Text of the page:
Tips for Writing for a Tech Audience
Tips for Writing for a Tech Audience
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I’ve been writing articles and blog posts about web development and technology for a long time. The original version of this blog started in 2004, but by that time I’d already written a couple articles for the ultra-prestigious ColdFusion Developer’s Journal (it’s ok to feel jealous).
However, I’ve also been editing articles and blog posts about web development and technology for a while too. It started when I was at Adobe helping to run the Adobe Developer Connection a few years ago and continued when I launched my own site (Flippin’ Awesome which is now Modern Web and not run by me anymore). I still do this on an almost daily basis running the Telerik Developer Network.
All of this experience has taught me some things that I think help to make a really good (and potentially really popular) article or blog post for a developer or technology audience. In this post I’ll share my recommendations, though I should note that I’m not an expert at always following my own guidelines all the time.
Have a Style
It’s important to keep in mind that you aren’t writing API docs. API docs are generally dry, boring and simply stick to the facts. That’s their goal. However, an article or blog post should allow some of your personality to shine through. This helps to make the content both more relatable and more enjoyable to read.
Keep in mind that your goal is both to educate and to entertain, to some degree. Some developers revert to a litany of code and explanation. It’s better to have a voice and have a story.
Some things that can help:
- Explain why you are trying to do something, not just what you are trying to do and how you are doing it.
- What made you get interested in doing this?
- Did you have a struggles along the way? There’s no shame in admitting that you found something difficult - your readers will likely relate to the experience.
- Have fun with the demo! Perhaps pick something you are interested in that isn’t technical. For example. I often choose to use some cartoons I enjoy as subject matter for my demos.
Know Your Audience
While you should have a voice and a style, it’s important to know when it’s ok to be more or less casual in your voice. If I am writing something for my blog, I am often much more casual than if I am writing for the Telerik Developer Network or Sitepoint.
If I am writing for my blog, proper grammar, punctuation and spelling are less important. If I am writing for a professional site, these become the difference between seeming like an amateur and not. You’d be surprised how people are affected by these things, even if they do not recognize it themselves. Some sites have editors who help with this, but others don’t - so don’t rely on them to correct your mistakes.
Try to always have a friend you trust read through the article first - this isn’t critical for a personal blog post but even those can benefit. Even the best writers need a second opinion and there is nothing than can make your content better than a good, critical opinion.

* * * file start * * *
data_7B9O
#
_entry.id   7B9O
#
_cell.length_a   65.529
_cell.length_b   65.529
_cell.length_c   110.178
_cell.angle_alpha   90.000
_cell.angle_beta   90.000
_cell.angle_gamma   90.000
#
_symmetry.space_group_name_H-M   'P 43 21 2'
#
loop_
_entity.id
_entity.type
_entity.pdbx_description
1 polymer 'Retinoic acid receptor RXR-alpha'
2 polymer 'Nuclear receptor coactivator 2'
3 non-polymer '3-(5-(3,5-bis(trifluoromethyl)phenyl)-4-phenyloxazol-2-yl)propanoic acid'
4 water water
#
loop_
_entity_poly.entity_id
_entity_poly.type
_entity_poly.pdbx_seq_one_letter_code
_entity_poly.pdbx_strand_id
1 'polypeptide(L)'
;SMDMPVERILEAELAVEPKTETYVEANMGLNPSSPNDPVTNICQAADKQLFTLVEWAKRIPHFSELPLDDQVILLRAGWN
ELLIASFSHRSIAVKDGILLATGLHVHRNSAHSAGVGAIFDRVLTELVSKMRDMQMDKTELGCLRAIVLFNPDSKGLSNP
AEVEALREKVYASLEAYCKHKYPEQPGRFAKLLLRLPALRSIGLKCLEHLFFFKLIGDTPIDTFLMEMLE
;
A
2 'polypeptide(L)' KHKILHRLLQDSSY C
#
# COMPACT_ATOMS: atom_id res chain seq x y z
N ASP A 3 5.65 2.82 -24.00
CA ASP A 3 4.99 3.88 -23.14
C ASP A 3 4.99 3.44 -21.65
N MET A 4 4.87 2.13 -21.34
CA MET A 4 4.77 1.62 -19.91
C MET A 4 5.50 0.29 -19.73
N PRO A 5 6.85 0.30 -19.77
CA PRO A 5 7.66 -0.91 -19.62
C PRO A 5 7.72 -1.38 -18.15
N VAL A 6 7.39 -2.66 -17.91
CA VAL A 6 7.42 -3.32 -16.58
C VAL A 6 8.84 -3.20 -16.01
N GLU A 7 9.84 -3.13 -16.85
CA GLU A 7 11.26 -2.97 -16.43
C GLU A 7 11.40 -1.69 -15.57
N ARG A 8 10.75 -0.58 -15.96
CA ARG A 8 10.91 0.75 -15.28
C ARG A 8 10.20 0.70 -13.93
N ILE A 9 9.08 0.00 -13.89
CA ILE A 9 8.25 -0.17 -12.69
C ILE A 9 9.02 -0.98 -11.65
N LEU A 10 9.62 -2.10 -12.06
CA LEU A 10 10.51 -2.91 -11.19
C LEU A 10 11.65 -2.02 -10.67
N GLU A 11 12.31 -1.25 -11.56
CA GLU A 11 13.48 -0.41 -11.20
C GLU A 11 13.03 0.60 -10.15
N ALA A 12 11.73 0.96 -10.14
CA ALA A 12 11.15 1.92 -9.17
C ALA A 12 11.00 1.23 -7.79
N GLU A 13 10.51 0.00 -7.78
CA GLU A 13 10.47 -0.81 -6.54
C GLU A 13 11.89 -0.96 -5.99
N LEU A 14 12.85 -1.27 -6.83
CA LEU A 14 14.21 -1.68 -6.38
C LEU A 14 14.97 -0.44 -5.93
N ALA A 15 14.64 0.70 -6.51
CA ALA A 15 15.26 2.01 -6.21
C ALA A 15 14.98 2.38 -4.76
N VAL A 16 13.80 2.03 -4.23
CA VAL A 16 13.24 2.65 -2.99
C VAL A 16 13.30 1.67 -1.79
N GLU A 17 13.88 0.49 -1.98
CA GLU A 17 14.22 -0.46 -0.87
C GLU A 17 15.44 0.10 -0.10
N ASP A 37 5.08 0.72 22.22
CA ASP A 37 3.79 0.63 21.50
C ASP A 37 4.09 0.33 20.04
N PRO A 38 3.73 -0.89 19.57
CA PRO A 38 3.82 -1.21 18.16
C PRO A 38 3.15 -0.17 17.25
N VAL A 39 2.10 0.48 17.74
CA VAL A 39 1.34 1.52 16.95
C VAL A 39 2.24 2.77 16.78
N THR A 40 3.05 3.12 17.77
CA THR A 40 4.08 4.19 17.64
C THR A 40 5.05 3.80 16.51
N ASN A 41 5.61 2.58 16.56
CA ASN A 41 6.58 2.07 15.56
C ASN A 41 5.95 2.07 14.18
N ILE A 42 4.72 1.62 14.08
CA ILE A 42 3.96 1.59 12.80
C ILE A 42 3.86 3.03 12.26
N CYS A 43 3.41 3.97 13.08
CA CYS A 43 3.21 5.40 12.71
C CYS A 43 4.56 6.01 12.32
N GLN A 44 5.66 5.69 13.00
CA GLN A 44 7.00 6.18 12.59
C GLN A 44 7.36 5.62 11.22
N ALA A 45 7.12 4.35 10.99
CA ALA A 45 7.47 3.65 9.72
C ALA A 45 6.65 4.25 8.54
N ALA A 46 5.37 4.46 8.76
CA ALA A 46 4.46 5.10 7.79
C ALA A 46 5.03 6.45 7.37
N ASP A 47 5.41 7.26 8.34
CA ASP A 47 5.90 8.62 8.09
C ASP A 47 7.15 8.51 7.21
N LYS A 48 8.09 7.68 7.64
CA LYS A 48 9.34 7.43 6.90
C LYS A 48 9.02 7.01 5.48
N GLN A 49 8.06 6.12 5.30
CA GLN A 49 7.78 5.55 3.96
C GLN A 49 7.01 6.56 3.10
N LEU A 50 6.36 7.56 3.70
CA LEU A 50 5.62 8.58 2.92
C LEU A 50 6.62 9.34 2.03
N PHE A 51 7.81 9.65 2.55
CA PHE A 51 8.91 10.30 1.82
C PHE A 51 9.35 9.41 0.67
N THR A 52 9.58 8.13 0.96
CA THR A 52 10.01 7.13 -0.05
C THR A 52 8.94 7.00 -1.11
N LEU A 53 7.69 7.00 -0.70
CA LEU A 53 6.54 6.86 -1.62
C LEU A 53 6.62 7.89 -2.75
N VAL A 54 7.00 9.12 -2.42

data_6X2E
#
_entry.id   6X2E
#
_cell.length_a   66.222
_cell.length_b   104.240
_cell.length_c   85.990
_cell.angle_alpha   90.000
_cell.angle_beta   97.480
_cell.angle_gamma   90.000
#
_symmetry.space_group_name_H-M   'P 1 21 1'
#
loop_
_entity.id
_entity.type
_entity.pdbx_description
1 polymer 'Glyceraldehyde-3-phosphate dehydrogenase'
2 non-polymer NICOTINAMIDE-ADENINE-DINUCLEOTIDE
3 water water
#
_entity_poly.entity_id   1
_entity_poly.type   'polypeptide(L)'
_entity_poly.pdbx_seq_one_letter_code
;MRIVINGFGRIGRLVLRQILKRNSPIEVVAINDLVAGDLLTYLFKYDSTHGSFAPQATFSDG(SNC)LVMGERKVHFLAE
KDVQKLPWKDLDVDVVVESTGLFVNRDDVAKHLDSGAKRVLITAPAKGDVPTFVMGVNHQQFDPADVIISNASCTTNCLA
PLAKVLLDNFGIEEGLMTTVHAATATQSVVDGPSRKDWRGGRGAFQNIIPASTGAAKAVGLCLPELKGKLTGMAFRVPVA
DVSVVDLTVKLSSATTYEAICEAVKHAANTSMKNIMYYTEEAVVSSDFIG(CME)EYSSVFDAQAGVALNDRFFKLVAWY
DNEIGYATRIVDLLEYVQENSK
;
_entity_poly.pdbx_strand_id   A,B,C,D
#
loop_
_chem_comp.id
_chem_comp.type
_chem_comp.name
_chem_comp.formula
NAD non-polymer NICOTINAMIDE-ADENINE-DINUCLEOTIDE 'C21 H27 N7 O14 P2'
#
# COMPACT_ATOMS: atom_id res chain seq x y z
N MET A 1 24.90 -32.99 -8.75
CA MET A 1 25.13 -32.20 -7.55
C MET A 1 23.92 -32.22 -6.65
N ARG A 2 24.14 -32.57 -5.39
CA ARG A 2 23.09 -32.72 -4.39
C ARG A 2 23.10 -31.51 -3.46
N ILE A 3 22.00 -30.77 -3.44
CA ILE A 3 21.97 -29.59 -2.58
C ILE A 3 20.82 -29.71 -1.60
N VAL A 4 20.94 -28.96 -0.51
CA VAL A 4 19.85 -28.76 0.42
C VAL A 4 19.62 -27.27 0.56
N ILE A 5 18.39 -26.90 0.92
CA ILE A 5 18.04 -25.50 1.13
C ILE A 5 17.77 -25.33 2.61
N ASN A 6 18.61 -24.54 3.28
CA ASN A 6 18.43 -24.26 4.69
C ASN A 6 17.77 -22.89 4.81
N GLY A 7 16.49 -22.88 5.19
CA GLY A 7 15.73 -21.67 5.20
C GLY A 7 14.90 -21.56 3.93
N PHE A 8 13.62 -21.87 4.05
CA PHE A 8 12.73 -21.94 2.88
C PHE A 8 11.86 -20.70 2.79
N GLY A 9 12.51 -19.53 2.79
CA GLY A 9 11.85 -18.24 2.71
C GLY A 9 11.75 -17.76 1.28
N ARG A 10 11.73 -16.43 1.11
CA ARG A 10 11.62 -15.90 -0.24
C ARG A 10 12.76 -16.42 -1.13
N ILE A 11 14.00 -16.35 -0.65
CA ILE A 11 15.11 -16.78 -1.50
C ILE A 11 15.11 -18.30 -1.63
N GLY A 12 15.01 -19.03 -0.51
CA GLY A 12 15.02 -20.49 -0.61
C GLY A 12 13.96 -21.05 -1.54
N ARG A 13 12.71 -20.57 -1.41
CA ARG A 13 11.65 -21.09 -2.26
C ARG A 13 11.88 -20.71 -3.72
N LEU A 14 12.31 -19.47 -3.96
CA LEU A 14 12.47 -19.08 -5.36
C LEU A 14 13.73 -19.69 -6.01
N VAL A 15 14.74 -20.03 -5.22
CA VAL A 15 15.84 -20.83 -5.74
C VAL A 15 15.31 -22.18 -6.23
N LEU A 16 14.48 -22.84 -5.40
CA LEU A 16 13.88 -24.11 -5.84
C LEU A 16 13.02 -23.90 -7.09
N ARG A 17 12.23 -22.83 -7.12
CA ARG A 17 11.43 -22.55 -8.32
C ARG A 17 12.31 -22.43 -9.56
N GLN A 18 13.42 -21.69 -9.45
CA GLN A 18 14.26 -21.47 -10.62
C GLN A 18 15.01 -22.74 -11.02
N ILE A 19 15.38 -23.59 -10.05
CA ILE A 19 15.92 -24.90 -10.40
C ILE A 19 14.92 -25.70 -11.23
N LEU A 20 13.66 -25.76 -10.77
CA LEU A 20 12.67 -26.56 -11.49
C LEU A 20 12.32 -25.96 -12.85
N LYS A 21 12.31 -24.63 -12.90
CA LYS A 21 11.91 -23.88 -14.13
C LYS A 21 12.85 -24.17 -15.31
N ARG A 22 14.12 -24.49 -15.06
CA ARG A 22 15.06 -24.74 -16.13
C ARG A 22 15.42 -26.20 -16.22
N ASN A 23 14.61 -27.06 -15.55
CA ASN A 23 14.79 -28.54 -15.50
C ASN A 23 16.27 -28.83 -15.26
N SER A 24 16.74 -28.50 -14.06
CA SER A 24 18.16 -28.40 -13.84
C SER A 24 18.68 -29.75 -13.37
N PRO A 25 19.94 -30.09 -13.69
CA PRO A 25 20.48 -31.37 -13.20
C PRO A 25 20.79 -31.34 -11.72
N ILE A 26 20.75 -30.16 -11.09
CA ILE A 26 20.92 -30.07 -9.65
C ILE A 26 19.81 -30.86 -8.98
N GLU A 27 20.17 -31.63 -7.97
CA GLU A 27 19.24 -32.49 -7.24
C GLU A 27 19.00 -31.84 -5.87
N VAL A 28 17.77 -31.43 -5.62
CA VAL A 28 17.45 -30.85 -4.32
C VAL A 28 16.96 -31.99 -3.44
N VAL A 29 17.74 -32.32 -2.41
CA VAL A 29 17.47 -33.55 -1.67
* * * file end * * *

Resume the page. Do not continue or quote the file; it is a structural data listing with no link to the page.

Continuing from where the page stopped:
Stay on Track
So many developers tend to think that every little detail is pertinent. So, they get sidetracked. Instead of traveling straight down a path, they don’t just point out the detours, but take you down them.
As a rule, if the information doesn’t apply to most situations, don’t spend time on it. These are the kind of scenarios like, if you are running an old version of X operating system and want to perform special action Y, you’ll need to do this a different way - let’s walk through it. Another example is getting lost in caveats, detailing every minor exception that in all likelihood doesn’t apply to the reader.
The best strategy in these cases is to simply point to the “detour” as an aside and link to the best resource to follow. Or note that there are exceptions but don’t go detailed into the full list of caveats.
You may feel as though you are being somehow incomplete in your coverage, but you are less likely to lose the 90% of the readers to whom the straightforward path applies by not catering your post to the 10%.
Avoid the Wall of Text
There is nothing harder to read than a post that has no headers and is filled with overly long paragraphs. Adding section headers and even subheaders for long sections not only makes your article easier to read, but also makes it easier to scan - which can help the reader determine it’s value to them.
Shorter paragraphs also make your content more readable and scannable. Plus, a wall of unbroken text can seem intimidating to a reader. Break up large paragraphs and, whenever possible, place key ideas into lists, which I’ve found can help drive home key points and improve retention.
What Are Your Ideas?
Hopefully you’ve found these ideas helpful. Do you have any strategies you use to improve your writing? Please share.
Published at DZone with permission of Brian Rinaldi , DZone MVB. See the original article here.
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